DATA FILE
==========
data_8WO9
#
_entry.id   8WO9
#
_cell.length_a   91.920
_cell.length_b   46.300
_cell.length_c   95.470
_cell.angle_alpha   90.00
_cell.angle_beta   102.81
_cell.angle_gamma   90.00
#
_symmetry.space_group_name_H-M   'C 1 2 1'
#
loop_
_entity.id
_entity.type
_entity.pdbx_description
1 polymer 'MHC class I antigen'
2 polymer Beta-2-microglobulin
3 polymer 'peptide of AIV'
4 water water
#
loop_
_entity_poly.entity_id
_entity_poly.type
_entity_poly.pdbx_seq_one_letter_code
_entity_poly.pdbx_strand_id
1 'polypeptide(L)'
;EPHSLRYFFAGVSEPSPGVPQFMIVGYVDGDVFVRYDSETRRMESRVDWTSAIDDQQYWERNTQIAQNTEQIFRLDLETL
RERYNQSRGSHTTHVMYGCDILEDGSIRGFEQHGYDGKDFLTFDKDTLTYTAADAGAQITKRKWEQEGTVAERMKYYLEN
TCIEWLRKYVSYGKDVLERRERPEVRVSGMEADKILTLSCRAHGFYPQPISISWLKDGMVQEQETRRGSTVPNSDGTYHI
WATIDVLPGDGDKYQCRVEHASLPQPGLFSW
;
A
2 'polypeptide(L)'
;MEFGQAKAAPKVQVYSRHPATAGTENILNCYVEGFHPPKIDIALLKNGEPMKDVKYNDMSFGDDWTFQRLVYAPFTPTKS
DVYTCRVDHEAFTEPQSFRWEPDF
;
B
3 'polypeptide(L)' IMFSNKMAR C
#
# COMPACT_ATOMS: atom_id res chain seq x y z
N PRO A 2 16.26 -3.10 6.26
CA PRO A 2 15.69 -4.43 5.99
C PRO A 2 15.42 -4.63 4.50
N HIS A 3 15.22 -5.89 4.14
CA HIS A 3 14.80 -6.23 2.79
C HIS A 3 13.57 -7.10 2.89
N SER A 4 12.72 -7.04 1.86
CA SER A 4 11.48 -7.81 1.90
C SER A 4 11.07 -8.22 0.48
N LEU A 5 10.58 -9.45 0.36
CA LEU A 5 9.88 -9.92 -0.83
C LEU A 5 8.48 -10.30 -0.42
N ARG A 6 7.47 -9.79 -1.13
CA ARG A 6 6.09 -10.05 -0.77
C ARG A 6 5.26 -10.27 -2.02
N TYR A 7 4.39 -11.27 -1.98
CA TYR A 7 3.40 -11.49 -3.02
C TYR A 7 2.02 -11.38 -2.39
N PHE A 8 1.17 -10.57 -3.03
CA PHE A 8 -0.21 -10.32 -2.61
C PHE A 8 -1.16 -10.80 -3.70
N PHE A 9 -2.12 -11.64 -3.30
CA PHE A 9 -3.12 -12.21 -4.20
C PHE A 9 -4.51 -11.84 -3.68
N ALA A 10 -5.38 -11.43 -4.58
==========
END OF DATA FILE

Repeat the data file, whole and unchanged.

data_8WO9
#
_entry.id   8WO9
#
_cell.length_a   91.920
_cell.length_b   46.300
_cell.length_c   95.470
_cell.angle_alpha   90.00
_cell.angle_beta   102.81
_cell.angle_gamma   90.00
#
_symmetry.space_group_name_H-M   'C 1 2 1'
#
loop_
_entity.id
_entity.type
_entity.pdbx_description
1 polymer 'MHC class I antigen'
2 polymer Beta-2-microglobulin
3 polymer 'peptide of AIV'
4 water water
#
loop_
_entity_poly.entity_id
_entity_poly.type
_entity_poly.pdbx_seq_one_letter_code
_entity_poly.pdbx_strand_id
1 'polypeptide(L)'
;EPHSLRYFFAGVSEPSPGVPQFMIVGYVDGDVFVRYDSETRRMESRVDWTSAIDDQQYWERNTQIAQNTEQIFRLDLETL
RERYNQSRGSHTTHVMYGCDILEDGSIRGFEQHGYDGKDFLTFDKDTLTYTAADAGAQITKRKWEQEGTVAERMKYYLEN
TCIEWLRKYVSYGKDVLERRERPEVRVSGMEADKILTLSCRAHGFYPQPISISWLKDGMVQEQETRRGSTVPNSDGTYHI
WATIDVLPGDGDKYQCRVEHASLPQPGLFSW
;
A
2 'polypeptide(L)'
;MEFGQAKAAPKVQVYSRHPATAGTENILNCYVEGFHPPKIDIALLKNGEPMKDVKYNDMSFGDDWTFQRLVYAPFTPTKS
DVYTCRVDHEAFTEPQSFRWEPDF
;
B
3 'polypeptide(L)' IMFSNKMAR C
#
# COMPACT_ATOMS: atom_id res chain seq x y z
N PRO A 2 16.26 -3.10 6.26
CA PRO A 2 15.69 -4.43 5.99
C PRO A 2 15.42 -4.63 4.50
N HIS A 3 15.22 -5.89 4.14
CA HIS A 3 14.80 -6.23 2.79
C HIS A 3 13.57 -7.10 2.89
N SER A 4 12.72 -7.04 1.86
CA SER A 4 11.48 -7.81 1.90
C SER A 4 11.07 -8.22 0.48
N LEU A 5 10.58 -9.45 0.36
CA LEU A 5 9.88 -9.92 -0.83
C LEU A 5 8.48 -10.30 -0.42
N ARG A 6 7.47 -9.79 -1.13
CA ARG A 6 6.09 -10.05 -0.77
C ARG A 6 5.26 -10.27 -2.02
N TYR A 7 4.39 -11.27 -1.98
CA TYR A 7 3.40 -11.49 -3.02
C TYR A 7 2.02 -11.38 -2.39
N PHE A 8 1.17 -10.57 -3.03
CA PHE A 8 -0.21 -10.32 -2.61
C PHE A 8 -1.16 -10.80 -3.70
N PHE A 9 -2.12 -11.64 -3.30
CA PHE A 9 -3.12 -12.21 -4.20
C PHE A 9 -4.51 -11.84 -3.68
N ALA A 10 -5.38 -11.43 -4.58